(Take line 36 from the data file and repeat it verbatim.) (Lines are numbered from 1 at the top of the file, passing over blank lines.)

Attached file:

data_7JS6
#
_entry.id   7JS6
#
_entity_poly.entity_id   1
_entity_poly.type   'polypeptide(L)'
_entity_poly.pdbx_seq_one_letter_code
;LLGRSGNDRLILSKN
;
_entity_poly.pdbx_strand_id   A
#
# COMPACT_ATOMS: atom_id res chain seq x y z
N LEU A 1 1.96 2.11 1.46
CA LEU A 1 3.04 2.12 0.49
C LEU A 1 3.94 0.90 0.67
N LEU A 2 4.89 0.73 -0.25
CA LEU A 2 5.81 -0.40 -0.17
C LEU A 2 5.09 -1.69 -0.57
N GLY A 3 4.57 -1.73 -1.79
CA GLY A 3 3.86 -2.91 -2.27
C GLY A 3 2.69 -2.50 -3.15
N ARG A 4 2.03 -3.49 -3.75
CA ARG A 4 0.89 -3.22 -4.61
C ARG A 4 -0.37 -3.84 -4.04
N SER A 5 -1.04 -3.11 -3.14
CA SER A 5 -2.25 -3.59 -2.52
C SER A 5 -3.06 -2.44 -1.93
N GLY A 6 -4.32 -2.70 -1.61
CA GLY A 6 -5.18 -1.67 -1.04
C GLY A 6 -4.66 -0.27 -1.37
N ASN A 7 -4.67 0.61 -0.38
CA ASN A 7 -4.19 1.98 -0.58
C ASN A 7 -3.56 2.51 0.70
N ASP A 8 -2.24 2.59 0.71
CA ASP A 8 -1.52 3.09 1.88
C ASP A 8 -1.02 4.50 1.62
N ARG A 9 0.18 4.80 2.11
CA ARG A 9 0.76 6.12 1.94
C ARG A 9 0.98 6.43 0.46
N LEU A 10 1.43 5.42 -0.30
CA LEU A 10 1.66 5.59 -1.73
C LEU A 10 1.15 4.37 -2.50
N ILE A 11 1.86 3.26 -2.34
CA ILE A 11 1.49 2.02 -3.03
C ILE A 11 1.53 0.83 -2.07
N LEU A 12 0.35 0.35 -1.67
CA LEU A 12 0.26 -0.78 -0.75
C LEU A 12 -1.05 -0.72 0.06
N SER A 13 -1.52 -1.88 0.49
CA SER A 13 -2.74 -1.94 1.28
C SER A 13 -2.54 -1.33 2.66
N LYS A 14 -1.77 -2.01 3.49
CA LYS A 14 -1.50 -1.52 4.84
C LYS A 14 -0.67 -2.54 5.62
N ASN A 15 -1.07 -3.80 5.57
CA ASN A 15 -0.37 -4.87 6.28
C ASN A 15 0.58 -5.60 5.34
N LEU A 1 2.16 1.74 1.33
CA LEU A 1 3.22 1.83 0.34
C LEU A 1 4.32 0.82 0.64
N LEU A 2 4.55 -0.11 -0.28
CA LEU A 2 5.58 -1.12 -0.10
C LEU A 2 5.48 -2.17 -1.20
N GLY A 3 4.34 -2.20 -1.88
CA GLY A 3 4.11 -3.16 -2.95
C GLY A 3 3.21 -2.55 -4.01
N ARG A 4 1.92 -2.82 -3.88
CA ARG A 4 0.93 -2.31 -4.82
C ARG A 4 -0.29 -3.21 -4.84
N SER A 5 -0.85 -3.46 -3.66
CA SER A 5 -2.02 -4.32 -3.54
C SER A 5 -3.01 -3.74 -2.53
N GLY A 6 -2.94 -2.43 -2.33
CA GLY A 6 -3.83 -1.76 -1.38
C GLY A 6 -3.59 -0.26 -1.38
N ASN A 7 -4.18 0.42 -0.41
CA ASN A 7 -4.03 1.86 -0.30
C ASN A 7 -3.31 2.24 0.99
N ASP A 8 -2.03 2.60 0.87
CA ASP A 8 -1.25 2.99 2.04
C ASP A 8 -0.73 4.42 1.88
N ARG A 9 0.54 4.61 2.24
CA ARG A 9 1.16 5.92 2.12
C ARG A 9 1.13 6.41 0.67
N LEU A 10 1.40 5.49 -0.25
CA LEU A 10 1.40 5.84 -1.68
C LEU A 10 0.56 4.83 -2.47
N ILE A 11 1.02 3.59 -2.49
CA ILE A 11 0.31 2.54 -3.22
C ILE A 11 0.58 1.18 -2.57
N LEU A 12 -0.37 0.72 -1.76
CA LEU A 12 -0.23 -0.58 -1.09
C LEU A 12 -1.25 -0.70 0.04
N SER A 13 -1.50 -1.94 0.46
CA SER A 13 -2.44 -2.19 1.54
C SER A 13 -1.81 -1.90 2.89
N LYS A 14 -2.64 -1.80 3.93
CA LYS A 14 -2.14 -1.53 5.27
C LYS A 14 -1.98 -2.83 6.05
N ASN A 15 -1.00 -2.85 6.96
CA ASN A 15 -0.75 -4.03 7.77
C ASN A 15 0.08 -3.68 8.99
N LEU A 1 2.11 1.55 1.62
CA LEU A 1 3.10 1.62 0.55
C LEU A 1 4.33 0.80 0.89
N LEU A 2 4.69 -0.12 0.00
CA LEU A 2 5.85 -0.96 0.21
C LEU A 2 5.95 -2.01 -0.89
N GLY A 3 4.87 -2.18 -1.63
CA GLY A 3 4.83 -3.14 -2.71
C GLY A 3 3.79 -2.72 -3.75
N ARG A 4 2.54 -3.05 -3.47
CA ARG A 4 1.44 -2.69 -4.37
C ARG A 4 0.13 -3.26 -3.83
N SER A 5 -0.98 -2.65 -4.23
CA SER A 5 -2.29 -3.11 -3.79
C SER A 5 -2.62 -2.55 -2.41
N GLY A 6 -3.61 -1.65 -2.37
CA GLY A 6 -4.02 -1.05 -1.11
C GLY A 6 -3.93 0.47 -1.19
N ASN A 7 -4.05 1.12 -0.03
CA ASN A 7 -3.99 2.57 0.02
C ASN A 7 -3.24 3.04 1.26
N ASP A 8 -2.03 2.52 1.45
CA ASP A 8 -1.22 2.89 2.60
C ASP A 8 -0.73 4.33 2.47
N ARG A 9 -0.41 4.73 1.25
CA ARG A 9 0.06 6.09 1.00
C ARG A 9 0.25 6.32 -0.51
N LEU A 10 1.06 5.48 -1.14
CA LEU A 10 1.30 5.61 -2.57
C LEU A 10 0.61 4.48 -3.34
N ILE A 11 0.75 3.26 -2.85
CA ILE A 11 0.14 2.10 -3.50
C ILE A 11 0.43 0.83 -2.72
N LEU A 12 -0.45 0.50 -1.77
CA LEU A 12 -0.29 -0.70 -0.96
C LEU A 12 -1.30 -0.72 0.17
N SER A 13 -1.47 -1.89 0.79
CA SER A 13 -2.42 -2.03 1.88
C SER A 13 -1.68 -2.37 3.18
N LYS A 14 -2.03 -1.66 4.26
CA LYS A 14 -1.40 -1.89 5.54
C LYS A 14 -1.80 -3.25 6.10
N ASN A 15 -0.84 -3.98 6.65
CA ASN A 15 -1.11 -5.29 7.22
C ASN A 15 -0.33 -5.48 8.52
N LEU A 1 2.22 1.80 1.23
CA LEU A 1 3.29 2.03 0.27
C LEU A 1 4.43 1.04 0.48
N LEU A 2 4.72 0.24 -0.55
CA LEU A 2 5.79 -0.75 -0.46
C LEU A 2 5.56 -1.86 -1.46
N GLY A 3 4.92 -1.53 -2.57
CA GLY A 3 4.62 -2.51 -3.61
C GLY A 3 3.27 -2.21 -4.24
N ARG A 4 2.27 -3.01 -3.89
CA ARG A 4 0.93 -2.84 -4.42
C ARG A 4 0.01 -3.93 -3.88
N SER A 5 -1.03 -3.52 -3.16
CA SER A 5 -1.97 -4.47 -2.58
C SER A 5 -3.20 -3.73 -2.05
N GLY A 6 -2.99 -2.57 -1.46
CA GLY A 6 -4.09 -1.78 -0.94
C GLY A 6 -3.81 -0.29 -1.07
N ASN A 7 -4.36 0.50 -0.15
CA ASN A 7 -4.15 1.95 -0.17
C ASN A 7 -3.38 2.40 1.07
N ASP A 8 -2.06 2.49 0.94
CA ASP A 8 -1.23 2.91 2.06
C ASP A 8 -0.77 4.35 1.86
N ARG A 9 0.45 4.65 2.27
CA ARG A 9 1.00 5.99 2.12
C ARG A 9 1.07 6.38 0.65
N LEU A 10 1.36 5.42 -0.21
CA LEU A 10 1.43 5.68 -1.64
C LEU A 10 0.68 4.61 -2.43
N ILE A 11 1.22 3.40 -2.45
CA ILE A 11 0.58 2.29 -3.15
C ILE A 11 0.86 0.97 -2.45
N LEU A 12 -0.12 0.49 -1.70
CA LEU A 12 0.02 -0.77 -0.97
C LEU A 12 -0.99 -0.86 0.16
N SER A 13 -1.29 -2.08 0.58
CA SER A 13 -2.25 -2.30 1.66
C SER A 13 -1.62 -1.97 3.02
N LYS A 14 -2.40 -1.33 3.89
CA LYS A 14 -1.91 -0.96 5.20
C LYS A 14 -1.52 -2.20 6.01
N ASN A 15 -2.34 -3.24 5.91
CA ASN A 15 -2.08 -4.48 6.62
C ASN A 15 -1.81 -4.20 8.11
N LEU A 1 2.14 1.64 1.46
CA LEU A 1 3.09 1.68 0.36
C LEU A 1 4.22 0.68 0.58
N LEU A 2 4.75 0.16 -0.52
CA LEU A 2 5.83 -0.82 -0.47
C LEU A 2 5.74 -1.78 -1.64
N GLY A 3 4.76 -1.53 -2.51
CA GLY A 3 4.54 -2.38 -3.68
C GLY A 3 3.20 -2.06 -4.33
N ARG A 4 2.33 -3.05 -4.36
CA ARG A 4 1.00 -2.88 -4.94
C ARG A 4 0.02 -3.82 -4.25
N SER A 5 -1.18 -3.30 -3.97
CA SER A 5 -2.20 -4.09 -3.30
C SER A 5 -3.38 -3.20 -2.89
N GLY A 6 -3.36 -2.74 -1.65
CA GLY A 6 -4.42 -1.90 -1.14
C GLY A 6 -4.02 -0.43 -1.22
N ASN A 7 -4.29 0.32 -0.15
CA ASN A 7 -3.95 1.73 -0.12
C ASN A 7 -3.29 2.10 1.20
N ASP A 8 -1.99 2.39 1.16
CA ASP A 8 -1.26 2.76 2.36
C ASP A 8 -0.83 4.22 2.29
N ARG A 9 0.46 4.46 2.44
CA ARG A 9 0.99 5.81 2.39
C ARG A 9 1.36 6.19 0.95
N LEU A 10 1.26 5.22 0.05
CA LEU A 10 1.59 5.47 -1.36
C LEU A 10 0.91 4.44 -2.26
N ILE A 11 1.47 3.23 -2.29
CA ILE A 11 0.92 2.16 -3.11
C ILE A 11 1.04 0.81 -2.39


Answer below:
C ASP A 8 -1.02 4.50 1.62